Analysis of maching processes is important in the understanding and improving of manufacturing methods. The modeling of machining processes relies on high-strain-rate, high-temperature material properties. A split-Hopkinson (or Kolsky) bar has been developed at NIST, for this purpose. By heating the material specimen rapidly with a controlled current pulse prior to the mechanical impact in the bar, structural changes in the specimen are inhibited, thus better simulating conditions during machining. A stress-strain relationship can be determined at various temperatures for a range of materials. For the elevated temperature Kolsky experiments it is essential for the specimen to be maintained at a constant and uniform temperature prior to the dynamic loading. We describe the development and implementation of a near-infrared micro-pyrometer (NIMPY) to the precision control of Kolsky specimen temperature preceding the mechanical impact. The pulse-heating system can be operated either in the transient mode, where the current to the Kolsky specimen is switched off at a preset temperature or time, or in the brief steady-state mode, where the specimen is heated rapidly to achieve the desired temperature (in the range from 400 K to 1300 K) in a short time (about 200 ms) and then held isothermally for a brief period (<2 s). The sensing signal for the feedback is provided by the NIMPY. Based on a feedback control algorithm, a dedicated computer operates a solid-state switch, consisting of field-effect-transistors (FETs), with a fast response time (<5 ms), which controls the current to the Kolsky specimen to achieve isothermal condition. A brief description of a model of the pulse heating process is provided and the predicted specimen temperature history is compared with measured temperature data.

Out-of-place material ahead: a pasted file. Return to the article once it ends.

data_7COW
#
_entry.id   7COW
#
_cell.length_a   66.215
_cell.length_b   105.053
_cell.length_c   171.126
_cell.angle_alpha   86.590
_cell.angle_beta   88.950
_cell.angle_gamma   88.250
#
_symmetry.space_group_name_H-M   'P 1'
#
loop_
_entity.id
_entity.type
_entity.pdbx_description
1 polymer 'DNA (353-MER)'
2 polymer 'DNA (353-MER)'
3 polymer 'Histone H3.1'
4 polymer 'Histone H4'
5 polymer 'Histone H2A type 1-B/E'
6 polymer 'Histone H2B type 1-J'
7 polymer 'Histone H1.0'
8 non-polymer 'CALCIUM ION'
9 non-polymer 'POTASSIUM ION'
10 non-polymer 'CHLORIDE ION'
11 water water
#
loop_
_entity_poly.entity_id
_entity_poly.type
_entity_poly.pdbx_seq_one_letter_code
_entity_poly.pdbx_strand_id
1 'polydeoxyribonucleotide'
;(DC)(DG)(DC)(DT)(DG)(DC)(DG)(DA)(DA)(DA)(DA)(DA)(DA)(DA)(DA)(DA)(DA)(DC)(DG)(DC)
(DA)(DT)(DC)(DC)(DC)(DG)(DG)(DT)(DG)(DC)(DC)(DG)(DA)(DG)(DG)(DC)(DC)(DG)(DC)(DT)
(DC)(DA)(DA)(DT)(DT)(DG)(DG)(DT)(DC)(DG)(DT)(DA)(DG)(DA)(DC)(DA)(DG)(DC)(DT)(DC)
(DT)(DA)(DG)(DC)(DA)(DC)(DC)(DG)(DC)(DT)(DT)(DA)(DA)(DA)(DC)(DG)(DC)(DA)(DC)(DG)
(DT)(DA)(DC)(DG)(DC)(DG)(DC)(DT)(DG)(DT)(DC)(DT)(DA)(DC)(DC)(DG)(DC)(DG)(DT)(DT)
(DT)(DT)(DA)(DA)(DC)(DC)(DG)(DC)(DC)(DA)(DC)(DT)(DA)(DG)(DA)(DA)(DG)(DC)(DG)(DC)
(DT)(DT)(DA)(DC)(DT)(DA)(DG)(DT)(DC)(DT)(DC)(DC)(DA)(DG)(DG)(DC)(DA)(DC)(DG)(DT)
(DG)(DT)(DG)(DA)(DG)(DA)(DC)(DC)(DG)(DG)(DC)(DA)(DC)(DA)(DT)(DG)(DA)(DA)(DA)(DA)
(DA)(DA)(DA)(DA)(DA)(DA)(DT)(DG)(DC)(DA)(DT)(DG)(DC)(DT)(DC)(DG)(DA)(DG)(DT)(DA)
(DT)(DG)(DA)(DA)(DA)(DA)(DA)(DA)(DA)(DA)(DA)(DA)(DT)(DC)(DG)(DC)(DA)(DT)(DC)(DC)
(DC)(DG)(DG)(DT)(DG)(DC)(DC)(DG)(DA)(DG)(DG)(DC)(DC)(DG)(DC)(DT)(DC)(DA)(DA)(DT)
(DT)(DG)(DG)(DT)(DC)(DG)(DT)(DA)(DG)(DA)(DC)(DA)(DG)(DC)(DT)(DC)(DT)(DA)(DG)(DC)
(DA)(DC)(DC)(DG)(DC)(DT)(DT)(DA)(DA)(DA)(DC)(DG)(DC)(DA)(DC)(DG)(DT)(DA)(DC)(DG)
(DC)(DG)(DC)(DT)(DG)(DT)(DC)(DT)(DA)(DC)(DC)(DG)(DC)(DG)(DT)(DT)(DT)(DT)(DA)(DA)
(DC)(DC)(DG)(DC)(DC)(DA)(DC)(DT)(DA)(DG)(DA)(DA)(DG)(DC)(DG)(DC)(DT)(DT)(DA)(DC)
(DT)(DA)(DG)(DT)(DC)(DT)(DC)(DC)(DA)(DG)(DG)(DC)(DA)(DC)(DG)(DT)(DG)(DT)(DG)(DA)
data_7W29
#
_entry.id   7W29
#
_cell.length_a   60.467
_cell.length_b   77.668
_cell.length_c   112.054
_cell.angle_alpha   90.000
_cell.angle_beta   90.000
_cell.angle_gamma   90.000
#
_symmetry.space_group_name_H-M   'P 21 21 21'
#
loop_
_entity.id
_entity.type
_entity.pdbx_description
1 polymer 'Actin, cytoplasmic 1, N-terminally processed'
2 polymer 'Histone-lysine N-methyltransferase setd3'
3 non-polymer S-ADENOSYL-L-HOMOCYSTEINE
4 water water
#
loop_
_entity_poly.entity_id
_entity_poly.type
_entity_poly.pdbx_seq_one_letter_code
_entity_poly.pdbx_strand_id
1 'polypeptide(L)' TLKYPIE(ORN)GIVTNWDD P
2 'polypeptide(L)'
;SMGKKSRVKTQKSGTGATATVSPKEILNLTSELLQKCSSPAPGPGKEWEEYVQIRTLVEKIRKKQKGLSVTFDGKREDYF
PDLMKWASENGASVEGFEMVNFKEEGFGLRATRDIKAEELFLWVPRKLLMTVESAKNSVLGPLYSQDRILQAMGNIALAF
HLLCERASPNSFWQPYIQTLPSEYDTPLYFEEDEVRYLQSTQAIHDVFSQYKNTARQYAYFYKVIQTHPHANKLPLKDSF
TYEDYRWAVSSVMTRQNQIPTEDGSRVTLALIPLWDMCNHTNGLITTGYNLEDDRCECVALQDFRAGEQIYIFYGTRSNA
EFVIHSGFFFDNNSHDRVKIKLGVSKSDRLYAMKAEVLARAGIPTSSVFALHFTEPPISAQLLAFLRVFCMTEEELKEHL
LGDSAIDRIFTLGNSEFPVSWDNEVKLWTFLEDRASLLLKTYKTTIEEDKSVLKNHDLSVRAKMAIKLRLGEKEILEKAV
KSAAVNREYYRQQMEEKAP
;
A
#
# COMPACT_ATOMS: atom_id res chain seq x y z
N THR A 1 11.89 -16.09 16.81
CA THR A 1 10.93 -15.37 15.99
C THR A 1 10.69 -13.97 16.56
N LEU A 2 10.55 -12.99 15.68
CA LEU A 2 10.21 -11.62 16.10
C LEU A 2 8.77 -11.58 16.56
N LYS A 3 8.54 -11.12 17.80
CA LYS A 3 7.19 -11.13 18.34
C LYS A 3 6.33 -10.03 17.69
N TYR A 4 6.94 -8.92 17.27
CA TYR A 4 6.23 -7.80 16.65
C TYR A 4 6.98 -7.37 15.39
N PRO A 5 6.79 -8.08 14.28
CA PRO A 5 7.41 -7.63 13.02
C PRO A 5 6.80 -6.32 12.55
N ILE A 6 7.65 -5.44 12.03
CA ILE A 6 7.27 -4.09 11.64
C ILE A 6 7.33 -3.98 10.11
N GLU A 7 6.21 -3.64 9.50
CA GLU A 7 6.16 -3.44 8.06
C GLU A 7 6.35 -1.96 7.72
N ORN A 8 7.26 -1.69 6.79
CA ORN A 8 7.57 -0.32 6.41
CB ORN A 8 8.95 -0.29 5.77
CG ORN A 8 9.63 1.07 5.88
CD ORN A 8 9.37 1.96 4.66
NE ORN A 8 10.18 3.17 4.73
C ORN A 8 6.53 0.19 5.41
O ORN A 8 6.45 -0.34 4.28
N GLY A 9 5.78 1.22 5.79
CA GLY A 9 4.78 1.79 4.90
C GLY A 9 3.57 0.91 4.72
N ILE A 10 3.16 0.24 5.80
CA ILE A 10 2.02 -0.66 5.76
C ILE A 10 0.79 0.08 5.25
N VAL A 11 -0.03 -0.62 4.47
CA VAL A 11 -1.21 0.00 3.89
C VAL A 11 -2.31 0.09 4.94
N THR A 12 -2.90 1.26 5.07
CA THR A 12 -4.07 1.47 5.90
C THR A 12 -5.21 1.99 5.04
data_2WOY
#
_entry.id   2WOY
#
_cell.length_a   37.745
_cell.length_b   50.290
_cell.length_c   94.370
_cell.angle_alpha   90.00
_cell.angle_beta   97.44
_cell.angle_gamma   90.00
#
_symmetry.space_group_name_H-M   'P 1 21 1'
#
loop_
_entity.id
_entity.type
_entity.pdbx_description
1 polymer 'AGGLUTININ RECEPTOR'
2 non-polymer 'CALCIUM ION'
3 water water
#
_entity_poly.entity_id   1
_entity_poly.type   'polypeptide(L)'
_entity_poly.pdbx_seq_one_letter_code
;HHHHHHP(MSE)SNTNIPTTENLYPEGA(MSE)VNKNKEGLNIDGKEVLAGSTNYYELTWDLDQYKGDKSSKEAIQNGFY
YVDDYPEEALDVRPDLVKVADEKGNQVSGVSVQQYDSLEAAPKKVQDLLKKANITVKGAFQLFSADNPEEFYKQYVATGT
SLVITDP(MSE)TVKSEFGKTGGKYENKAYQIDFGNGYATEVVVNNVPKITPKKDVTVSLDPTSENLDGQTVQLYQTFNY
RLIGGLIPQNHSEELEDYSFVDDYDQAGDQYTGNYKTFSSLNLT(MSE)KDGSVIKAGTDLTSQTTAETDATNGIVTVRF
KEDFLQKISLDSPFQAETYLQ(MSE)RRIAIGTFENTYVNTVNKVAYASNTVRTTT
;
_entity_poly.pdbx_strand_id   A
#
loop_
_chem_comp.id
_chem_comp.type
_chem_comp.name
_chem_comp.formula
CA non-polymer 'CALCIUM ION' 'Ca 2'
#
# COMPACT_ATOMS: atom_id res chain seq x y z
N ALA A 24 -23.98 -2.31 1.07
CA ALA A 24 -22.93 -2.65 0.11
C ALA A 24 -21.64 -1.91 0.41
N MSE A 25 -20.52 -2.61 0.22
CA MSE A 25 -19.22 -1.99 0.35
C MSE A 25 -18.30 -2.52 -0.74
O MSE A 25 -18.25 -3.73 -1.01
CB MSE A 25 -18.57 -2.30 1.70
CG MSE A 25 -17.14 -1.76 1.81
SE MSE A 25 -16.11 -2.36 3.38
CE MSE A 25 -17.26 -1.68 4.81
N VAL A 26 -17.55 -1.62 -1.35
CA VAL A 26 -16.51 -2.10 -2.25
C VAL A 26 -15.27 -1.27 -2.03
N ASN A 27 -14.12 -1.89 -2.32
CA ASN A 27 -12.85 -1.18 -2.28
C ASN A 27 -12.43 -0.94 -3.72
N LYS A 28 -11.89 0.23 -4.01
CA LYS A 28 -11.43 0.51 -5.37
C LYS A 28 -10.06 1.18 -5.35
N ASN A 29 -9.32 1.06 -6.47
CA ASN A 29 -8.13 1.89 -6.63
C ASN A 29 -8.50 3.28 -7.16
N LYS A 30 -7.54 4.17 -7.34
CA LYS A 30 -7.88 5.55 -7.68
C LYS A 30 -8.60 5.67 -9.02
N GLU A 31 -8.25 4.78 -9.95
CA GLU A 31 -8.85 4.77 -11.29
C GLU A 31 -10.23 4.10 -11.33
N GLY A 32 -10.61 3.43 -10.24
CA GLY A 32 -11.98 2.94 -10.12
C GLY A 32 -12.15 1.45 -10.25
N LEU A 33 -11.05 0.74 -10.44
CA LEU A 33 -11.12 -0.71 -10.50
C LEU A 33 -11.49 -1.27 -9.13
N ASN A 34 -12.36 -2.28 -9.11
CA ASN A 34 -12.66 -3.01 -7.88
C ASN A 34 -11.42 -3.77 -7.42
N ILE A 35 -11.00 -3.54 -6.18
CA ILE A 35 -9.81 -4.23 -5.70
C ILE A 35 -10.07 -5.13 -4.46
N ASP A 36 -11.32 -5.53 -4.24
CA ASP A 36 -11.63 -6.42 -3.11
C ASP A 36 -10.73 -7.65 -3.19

Citation: International Journal of Thermophysics
Pub Type: Journals
Kolsky bar apparatus, PID control, pulse heating, pyrometry, temperature control